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1 - 3 of 3 results for: HUMBIO 175

CEE 175A: California Coast: Science, Policy, and Law (CEE 275A)

This interdisciplinary course integrates the legal, scientific, and policy dimensions of how we characterize and manage resource use and allocation along the California coast. We will use this geographic setting as the vehicle for exploring more generally how agencies, legislatures, and courts resolve resource-use conflicts and the role that scientific information and uncertainty play in the process. Our focus will be on the land-sea interface as we explore contemporary coastal land-use and marine resource decision-making, including coastal pollution, public health, ecosystem management; public access; private development; local community and state infrastructure; natural systems and significant threats; resource extraction; and conservation, mitigation and restoration. Students will learn the fundamental physics, chemistry, and biology of the coastal zone, tools for exploring data collected in the coastal ocean, and the institutional framework that shapes public and private decisions more »
This interdisciplinary course integrates the legal, scientific, and policy dimensions of how we characterize and manage resource use and allocation along the California coast. We will use this geographic setting as the vehicle for exploring more generally how agencies, legislatures, and courts resolve resource-use conflicts and the role that scientific information and uncertainty play in the process. Our focus will be on the land-sea interface as we explore contemporary coastal land-use and marine resource decision-making, including coastal pollution, public health, ecosystem management; public access; private development; local community and state infrastructure; natural systems and significant threats; resource extraction; and conservation, mitigation and restoration. Students will learn the fundamental physics, chemistry, and biology of the coastal zone, tools for exploring data collected in the coastal ocean, and the institutional framework that shapes public and private decisions affecting coastal resources. There will be 3 to 4 written assignments addressing policy and science issues during the quarter, as well as a take-home final assignment. Special Instructions: In-class work and discussion is often done in interdisciplinary teams of students from the School of Law, the School of Engineering, the School of Humanities and Sciences, and the School of Earth, Energy, and Environmental Sciences. Students are expected to participate in class discussion and field trips. Elements used in grading: Participation, including class session and field trip attendance, writing and quantitative assignments. Cross-listed with Civil & Environmental Engineering ( CEE 175A/275A), Earth Systems ( EARTHSYS 175/275), and Law ( LAW 2510). Open to graduate students and to advanced undergraduates with instructor consent.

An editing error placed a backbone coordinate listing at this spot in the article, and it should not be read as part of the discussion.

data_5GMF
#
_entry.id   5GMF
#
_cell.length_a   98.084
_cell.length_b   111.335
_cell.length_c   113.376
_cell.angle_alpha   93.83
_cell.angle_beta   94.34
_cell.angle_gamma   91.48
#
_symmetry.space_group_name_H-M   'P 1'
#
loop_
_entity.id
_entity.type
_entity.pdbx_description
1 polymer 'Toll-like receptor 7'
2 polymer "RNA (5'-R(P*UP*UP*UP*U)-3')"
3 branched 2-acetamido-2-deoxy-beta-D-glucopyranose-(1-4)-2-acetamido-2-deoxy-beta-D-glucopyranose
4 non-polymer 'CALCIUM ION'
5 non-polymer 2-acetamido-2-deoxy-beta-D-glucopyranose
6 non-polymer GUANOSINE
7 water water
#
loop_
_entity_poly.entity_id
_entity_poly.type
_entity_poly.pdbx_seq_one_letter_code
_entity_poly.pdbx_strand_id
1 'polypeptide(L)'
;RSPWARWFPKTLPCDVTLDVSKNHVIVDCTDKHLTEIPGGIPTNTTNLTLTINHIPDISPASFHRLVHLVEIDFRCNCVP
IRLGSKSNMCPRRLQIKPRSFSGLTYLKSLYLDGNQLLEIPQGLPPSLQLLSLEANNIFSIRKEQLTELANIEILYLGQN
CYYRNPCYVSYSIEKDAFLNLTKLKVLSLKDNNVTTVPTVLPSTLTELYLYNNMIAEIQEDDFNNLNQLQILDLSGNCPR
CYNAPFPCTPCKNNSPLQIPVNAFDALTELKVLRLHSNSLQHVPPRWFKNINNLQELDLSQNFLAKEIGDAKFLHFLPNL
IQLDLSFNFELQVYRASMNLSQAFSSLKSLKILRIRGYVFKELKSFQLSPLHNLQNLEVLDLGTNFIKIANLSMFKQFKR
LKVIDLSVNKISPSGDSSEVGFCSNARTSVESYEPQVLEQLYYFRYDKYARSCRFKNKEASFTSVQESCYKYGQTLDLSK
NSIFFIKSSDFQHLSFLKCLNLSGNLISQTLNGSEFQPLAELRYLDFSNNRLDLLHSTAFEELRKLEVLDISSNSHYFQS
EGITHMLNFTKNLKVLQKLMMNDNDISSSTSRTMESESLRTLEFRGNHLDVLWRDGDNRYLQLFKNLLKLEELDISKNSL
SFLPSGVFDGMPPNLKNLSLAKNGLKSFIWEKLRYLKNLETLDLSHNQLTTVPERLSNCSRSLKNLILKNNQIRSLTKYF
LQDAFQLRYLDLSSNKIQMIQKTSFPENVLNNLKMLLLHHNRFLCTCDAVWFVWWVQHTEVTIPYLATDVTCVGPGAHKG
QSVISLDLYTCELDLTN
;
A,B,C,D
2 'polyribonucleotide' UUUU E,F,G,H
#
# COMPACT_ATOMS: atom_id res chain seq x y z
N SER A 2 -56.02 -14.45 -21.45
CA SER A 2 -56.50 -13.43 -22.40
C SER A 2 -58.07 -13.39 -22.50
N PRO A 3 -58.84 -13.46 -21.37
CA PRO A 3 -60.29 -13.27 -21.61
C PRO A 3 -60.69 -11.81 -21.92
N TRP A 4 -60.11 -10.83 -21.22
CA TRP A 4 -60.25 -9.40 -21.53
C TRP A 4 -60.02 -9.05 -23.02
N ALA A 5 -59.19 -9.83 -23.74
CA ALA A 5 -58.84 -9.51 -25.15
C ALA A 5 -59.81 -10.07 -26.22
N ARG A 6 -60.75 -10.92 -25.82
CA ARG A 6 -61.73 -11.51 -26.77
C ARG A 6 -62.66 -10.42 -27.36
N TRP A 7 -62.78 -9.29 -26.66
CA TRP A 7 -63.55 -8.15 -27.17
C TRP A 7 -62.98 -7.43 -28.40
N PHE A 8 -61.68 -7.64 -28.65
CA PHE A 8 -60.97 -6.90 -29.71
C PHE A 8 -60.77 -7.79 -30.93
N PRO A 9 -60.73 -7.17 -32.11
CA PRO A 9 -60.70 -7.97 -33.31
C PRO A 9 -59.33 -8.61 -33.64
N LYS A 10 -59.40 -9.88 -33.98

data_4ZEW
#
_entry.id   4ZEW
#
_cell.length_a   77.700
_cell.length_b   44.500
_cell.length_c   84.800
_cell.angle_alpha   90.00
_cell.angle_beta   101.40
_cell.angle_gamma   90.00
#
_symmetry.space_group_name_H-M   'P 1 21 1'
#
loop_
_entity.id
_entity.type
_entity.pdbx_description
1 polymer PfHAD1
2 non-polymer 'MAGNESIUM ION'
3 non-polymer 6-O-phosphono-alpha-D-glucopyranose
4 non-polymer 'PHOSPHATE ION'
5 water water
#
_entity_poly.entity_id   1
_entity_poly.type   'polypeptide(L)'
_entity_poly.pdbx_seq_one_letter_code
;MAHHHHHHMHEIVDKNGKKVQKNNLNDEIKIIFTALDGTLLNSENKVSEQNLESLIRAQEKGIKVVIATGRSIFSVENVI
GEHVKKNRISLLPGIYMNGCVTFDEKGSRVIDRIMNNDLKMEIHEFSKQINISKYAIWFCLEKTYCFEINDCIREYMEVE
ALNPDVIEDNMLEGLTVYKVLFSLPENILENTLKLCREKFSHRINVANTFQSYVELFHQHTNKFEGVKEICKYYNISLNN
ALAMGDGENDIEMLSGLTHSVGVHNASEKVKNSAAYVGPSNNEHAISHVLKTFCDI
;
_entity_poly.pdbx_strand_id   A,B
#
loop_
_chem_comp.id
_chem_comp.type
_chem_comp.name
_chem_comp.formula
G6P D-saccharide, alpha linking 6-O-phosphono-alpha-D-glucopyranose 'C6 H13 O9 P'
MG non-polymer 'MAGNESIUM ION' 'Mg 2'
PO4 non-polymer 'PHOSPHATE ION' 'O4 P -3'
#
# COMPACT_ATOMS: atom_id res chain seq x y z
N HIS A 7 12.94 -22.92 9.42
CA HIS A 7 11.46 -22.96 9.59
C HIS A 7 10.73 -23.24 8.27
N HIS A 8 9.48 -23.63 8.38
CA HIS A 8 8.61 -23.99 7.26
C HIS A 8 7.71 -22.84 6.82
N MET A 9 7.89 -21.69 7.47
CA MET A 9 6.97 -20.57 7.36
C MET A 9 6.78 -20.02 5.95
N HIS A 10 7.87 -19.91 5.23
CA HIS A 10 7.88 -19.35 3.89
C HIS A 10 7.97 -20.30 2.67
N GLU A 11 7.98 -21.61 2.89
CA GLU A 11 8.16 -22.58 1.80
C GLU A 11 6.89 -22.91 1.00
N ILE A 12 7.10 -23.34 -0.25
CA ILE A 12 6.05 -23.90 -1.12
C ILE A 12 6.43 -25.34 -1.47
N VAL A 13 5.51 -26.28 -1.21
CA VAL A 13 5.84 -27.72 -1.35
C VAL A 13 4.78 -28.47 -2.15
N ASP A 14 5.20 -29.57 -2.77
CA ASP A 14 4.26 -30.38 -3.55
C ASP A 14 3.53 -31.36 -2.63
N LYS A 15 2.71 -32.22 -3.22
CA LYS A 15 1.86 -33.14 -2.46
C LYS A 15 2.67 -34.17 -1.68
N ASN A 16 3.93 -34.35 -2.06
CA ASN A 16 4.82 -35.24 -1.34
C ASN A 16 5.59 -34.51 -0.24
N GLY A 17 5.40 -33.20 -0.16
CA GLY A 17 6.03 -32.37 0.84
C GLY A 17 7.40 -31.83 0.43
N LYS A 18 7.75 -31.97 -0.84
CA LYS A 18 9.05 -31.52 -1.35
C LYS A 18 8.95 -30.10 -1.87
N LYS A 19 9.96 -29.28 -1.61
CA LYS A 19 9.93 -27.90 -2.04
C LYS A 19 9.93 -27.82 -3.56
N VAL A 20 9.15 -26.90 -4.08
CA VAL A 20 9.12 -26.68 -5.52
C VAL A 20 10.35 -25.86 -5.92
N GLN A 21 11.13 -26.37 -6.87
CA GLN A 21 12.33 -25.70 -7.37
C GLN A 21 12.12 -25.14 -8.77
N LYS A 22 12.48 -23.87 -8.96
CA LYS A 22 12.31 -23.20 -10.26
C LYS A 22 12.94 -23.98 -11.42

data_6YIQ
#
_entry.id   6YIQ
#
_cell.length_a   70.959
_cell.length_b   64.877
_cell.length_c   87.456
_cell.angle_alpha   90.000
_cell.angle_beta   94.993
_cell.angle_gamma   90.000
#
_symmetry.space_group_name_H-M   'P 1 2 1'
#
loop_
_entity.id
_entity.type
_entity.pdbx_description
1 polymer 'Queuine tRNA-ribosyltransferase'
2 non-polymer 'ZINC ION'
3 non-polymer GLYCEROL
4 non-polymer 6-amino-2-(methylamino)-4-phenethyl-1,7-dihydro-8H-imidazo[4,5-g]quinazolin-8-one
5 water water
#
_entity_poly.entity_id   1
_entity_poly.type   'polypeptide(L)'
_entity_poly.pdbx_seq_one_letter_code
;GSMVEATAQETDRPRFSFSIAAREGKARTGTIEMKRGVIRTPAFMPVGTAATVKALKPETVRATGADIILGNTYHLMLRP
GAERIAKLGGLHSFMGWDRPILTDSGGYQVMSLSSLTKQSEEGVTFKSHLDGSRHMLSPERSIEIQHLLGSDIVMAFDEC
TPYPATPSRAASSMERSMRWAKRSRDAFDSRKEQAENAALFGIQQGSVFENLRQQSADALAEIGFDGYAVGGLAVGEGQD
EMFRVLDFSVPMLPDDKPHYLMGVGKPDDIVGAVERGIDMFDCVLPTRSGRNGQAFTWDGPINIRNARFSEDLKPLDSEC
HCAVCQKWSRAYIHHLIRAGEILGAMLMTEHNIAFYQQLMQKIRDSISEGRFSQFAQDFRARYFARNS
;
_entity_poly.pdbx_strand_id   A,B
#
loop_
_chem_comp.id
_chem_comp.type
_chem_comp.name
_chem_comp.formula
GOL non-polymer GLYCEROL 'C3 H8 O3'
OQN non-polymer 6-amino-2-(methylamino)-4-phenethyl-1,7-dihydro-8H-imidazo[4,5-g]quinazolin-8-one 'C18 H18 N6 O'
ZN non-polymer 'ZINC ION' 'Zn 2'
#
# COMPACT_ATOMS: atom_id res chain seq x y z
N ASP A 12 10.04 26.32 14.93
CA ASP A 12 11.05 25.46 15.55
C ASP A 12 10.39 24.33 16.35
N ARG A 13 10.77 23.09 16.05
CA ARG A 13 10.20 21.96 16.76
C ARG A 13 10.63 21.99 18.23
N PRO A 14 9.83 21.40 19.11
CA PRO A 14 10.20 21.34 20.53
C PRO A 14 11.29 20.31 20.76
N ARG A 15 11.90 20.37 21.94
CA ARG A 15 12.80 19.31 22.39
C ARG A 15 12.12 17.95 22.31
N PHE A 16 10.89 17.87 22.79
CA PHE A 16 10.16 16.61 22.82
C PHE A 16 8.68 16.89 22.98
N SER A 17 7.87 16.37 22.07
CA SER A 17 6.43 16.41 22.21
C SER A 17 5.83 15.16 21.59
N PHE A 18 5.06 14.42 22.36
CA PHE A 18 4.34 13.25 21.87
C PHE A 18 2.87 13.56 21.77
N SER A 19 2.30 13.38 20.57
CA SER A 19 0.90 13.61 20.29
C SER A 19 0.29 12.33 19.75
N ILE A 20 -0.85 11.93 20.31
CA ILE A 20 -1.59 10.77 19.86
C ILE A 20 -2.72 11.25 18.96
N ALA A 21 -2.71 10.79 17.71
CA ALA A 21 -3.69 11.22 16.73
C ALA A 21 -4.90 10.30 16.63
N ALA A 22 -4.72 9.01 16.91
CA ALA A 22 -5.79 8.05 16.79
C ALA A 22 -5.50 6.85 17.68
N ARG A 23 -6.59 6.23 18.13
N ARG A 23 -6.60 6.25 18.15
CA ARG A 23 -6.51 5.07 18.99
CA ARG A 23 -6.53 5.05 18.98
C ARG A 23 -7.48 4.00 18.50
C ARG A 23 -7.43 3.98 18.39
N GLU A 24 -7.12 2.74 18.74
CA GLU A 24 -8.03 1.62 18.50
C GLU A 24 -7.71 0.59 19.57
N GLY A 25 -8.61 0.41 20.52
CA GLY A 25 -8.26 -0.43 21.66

Terms: Spr | Units: 3-4 | Grading: Letter or Credit/No Credit

HUMBIO 175H: Literature and Human Experimentation (AFRICAAM 223, COMPLIT 223, CSRE 123B, MED 220)

This course introduces students to the ways literature has been used to think through the ethics of human subjects research and experimental medicine. We will focus primarily on readings that imaginatively revisit experiments conducted on vulnerable populations: namely groups placed at risk by their classification according to perceived human and cultural differences. We will begin with Mary Shelley's Frankenstein (1818), and continue our study via later works of fiction, drama and literary journalism, including Toni Morrison's Beloved, David Feldshuh's Miss Evers Boys, Hannah Arendt's Eichmann and Vivien Spitz's Doctors from Hell, Rebecca Skloot's Immortal Life of Henrietta Lacks, and Kazuo Ishiguro's Never Let Me Go. Each literary reading will be paired with medical, philosophical and policy writings of the period; and our ultimate goal will be to understand modes of ethics deliberation that are possible via creative uses of the imagination, and literature's place in a history of ethical thinking about humane research and care. Note: This course must be taken for a letter grade to be eligible for WAYS credit.
Terms: Spr | Units: 3-5 | UG Reqs: GER:DB-Hum, GER:EC-EthicReas, WAY-A-II, WAY-ER | Grading: Letter or Credit/No Credit
Instructors: Ikoku, A. (PI)

HUMBIO 175L: Literature and Global Health (AFRICAAM 229, AFRICAST 229, COMPLIT 229, CSRE 129B, FRENCH 229, MED 234)

This course examines the ways writers in literature and medicine have used the narrative form to explore the ethics of care in what has been called the developing world. We will begin with a call made by the editor-in-chief of The Lancet for a literature of global health, namely fiction modeled on the social reform novels of the nineteenth century, understood to have helped readers develop a conscience for public health as the field emerged as a modern medical specialty. We will then spend the quarter understanding how colonial, postcolonial, and world literatures have answered and complicated this call. Readings will include prose fiction by Albert Camus, Joseph Conrad, Tsitsi Dangaremgba, Amitav Ghosh, Susan Sontag as well as physician memoirs featuring Frantz Fanon, Albert Schweitzer, Abraham Verghese, Paul Farmer. And each literary reading will be paired with medical, philosophical, and policy writings that deeply inform the field of global health. Note: To be eligible for WAYS credit, you must take the course for a Letter Grade.
Terms: Win | Units: 3-5 | UG Reqs: GER:DB-Hum, GER:EC-GlobalCom, WAY-A-II, WAY-ER | Grading: Letter or Credit/No Credit
Instructors: Ikoku, A. (PI)
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